Are You Missing out on Knowing?
Perhaps you were avoiding the Alex Proyas film Knowing because the trailers made it appear to be a generic Hollywood disaster flick, or maybe you were afraid of another bizarre performance from it’s leading man. Whatever the source of your reluctance, I’m here to tell you that this film is anything but generic, and hardly Tinseltown’s normal action-adventure fare.
The film start out simply enough, with a time capsule containing young student’s drawings being buried at an elementary school, to be then opened and distributed to the students of the same school 50 years later. But when one widower’s son receives a long string of numbers in lieu of a drawing, it’s soon discovered to be a list of fatal disasters, nearly all of which have already occurred since the list was created. The last few, however, will occur within days.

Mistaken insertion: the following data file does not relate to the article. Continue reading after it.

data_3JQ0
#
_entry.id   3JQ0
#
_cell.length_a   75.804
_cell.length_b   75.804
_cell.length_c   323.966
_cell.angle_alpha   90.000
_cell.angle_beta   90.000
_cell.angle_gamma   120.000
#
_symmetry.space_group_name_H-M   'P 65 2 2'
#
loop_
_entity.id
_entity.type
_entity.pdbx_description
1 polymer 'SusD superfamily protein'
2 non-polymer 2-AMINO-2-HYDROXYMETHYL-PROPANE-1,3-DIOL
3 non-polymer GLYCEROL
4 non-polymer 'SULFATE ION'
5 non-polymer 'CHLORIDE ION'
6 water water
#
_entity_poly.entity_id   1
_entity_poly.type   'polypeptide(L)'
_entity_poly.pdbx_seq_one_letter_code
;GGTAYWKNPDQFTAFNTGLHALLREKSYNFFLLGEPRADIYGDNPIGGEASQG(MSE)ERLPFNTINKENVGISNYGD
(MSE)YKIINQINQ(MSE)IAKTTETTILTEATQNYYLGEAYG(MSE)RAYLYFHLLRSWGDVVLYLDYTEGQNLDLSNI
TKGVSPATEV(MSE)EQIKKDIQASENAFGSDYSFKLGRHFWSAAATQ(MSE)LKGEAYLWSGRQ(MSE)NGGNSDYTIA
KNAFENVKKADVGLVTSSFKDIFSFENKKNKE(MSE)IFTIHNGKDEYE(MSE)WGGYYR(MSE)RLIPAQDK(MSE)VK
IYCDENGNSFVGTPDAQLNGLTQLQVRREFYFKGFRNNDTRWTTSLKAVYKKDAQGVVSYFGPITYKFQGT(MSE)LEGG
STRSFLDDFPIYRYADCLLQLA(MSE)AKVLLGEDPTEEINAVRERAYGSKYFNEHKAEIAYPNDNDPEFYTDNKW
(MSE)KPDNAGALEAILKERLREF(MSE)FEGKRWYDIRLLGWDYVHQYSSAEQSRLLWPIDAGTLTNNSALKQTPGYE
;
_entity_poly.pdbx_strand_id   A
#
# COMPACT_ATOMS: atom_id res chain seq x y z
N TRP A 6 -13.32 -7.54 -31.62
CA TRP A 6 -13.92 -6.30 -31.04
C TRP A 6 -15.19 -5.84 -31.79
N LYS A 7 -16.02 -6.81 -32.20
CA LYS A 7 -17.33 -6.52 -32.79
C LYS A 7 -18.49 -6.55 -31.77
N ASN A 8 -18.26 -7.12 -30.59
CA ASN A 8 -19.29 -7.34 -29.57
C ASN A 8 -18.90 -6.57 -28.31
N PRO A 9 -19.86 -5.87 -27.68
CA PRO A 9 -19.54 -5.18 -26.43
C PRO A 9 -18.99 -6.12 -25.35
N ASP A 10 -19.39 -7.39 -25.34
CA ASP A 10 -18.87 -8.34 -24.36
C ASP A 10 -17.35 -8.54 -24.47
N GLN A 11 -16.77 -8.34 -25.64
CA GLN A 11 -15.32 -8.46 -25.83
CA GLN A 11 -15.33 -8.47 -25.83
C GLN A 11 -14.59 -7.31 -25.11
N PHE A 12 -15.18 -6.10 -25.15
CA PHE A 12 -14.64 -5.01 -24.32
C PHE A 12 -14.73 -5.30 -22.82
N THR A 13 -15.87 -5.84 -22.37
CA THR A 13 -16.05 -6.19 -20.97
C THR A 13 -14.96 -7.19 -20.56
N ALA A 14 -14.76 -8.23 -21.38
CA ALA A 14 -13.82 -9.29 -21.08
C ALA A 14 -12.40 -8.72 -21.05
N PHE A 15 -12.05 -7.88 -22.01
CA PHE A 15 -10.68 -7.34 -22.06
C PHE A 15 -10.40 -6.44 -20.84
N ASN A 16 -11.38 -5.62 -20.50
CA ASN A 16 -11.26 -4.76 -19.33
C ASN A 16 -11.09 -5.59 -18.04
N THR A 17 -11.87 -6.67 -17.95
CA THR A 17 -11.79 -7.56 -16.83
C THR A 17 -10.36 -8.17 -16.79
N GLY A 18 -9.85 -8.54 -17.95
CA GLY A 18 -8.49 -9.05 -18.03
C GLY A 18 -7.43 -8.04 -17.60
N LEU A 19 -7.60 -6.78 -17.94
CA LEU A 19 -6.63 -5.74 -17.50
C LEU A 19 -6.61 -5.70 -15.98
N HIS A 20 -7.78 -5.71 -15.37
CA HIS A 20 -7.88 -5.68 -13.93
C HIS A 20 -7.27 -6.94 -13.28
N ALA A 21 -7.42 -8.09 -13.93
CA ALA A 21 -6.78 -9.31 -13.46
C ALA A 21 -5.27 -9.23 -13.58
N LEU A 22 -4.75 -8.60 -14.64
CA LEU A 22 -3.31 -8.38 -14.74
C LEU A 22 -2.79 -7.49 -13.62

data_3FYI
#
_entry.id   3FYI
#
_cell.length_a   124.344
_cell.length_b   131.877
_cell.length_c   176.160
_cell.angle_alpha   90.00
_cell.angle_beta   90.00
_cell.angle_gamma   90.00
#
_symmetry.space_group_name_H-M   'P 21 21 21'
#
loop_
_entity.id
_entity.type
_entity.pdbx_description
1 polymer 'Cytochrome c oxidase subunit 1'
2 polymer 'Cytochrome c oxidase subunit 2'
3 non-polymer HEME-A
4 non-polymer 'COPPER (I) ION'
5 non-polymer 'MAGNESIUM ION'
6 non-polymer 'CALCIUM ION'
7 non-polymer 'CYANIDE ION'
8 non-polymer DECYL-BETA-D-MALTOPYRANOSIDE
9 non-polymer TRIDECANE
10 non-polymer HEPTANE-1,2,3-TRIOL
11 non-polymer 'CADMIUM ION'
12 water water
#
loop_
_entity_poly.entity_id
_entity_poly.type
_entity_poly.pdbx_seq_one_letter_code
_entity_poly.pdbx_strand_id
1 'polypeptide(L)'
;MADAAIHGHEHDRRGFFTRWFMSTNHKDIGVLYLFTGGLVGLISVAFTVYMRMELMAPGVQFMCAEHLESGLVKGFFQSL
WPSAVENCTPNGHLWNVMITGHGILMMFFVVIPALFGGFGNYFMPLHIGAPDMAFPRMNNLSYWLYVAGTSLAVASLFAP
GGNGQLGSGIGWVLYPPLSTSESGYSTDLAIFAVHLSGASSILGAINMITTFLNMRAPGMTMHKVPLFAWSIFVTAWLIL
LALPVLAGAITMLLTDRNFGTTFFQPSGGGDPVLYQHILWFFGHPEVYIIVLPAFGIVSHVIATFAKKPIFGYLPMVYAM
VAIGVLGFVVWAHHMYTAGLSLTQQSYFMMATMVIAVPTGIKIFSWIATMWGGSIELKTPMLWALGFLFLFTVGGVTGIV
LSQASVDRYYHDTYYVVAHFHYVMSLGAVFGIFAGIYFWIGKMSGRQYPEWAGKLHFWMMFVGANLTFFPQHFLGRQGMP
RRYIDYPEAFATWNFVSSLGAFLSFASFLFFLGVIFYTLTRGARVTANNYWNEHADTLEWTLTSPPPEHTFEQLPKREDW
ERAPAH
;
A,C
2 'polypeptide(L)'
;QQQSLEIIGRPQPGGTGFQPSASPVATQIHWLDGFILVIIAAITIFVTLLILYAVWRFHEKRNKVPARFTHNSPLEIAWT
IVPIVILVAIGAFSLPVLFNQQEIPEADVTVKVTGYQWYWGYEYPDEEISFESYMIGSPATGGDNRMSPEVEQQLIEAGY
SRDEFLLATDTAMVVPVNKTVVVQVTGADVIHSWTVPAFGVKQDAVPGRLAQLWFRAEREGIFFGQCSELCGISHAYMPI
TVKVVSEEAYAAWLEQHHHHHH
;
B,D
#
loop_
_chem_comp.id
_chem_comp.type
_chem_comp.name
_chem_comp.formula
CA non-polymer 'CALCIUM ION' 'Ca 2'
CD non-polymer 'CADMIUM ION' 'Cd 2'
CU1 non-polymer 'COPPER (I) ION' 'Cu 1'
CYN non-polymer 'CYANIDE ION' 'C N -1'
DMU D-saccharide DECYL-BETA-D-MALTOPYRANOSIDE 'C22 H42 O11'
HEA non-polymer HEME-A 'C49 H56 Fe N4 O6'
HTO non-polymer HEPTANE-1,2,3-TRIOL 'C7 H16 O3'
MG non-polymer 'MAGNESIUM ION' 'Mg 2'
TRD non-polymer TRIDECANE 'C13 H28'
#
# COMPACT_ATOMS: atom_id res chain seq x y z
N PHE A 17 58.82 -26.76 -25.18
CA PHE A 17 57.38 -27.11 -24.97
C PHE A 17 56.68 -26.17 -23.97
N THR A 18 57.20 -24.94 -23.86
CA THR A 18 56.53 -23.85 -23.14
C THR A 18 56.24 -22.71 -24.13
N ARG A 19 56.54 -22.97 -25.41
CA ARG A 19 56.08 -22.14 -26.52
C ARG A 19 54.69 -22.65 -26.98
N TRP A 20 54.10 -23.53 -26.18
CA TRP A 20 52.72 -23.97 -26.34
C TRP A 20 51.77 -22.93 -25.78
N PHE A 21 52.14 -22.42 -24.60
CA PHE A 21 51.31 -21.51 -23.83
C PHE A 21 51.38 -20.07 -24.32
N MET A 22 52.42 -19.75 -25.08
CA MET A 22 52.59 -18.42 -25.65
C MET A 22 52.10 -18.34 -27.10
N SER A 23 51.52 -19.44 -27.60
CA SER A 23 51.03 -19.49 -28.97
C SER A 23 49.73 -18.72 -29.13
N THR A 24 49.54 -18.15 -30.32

Given the relentlessly-expanding scope of the film’s events, Nicolas Cage — as the widower uncovering a potential prophesy of doom — was given plenty of room to react to extraordinary events that unfolded around his character. The people with whom he interacts provide a ballast that never let him, or the film get too out of hand too quickly. Even the child actors are calm and reasonable — as they can only be in films — yet still retain enough of their innocence and wonder to weather the increasingly improbable events that occur.
The trend of late is for the marketing teams to underplay or hide altogether the fantastic elements of movies — The Last Mimzy‘s extraterrestrial origin being one such example — and Knowing is the latest victim of this trend. Theists and Humanists alike will be challenged by the events of this film, but its ultimate message is irrefutable: the only certainty we have is that our future rests in the hands of our children.
Written by Jeff in May of 2009. Last edited May 2009.